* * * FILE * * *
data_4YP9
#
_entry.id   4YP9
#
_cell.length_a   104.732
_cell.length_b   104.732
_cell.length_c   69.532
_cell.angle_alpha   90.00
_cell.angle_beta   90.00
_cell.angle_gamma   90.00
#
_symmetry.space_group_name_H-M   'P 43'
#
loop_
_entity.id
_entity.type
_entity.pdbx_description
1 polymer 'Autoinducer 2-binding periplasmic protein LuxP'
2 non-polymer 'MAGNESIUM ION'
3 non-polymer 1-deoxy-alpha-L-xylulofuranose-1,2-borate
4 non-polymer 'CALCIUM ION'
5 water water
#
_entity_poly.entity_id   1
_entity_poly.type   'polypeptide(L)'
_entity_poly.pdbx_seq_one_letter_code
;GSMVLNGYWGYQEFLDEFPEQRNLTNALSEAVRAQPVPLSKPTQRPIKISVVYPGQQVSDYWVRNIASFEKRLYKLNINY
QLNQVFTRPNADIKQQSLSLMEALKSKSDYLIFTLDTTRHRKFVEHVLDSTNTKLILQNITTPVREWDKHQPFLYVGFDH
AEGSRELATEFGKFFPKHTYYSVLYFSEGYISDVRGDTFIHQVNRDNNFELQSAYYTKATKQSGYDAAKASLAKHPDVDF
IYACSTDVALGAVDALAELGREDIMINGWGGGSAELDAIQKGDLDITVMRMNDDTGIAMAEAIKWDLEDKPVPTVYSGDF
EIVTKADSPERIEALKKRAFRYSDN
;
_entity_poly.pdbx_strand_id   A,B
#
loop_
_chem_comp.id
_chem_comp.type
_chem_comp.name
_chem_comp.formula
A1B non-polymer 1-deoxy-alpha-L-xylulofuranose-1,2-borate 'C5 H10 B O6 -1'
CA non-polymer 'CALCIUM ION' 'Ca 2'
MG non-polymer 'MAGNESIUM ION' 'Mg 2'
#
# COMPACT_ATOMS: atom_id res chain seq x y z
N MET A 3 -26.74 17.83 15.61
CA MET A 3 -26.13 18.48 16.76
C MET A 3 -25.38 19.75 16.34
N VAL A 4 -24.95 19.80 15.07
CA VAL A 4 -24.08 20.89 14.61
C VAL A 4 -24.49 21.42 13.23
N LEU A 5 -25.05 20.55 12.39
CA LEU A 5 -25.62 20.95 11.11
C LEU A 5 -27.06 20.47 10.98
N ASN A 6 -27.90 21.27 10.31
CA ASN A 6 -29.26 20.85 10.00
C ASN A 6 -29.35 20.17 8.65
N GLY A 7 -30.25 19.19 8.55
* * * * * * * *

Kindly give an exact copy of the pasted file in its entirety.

data_4YP9
#
_entry.id   4YP9
#
_cell.length_a   104.732
_cell.length_b   104.732
_cell.length_c   69.532
_cell.angle_alpha   90.00
_cell.angle_beta   90.00
_cell.angle_gamma   90.00
#
_symmetry.space_group_name_H-M   'P 43'
#
loop_
_entity.id
_entity.type
_entity.pdbx_description
1 polymer 'Autoinducer 2-binding periplasmic protein LuxP'
2 non-polymer 'MAGNESIUM ION'
3 non-polymer 1-deoxy-alpha-L-xylulofuranose-1,2-borate
4 non-polymer 'CALCIUM ION'
5 water water
#
_entity_poly.entity_id   1
_entity_poly.type   'polypeptide(L)'
_entity_poly.pdbx_seq_one_letter_code
;GSMVLNGYWGYQEFLDEFPEQRNLTNALSEAVRAQPVPLSKPTQRPIKISVVYPGQQVSDYWVRNIASFEKRLYKLNINY
QLNQVFTRPNADIKQQSLSLMEALKSKSDYLIFTLDTTRHRKFVEHVLDSTNTKLILQNITTPVREWDKHQPFLYVGFDH
AEGSRELATEFGKFFPKHTYYSVLYFSEGYISDVRGDTFIHQVNRDNNFELQSAYYTKATKQSGYDAAKASLAKHPDVDF
IYACSTDVALGAVDALAELGREDIMINGWGGGSAELDAIQKGDLDITVMRMNDDTGIAMAEAIKWDLEDKPVPTVYSGDF
EIVTKADSPERIEALKKRAFRYSDN
;
_entity_poly.pdbx_strand_id   A,B
#
loop_
_chem_comp.id
_chem_comp.type
_chem_comp.name
_chem_comp.formula
A1B non-polymer 1-deoxy-alpha-L-xylulofuranose-1,2-borate 'C5 H10 B O6 -1'
CA non-polymer 'CALCIUM ION' 'Ca 2'
MG non-polymer 'MAGNESIUM ION' 'Mg 2'
#
# COMPACT_ATOMS: atom_id res chain seq x y z
N MET A 3 -26.74 17.83 15.61
CA MET A 3 -26.13 18.48 16.76
C MET A 3 -25.38 19.75 16.34
N VAL A 4 -24.95 19.80 15.07
CA VAL A 4 -24.08 20.89 14.61
C VAL A 4 -24.49 21.42 13.23
N LEU A 5 -25.05 20.55 12.39
CA LEU A 5 -25.62 20.95 11.11
C LEU A 5 -27.06 20.47 10.98
N ASN A 6 -27.90 21.27 10.31
CA ASN A 6 -29.26 20.85 10.00
C ASN A 6 -29.35 20.17 8.65
N GLY A 7 -30.25 19.19 8.55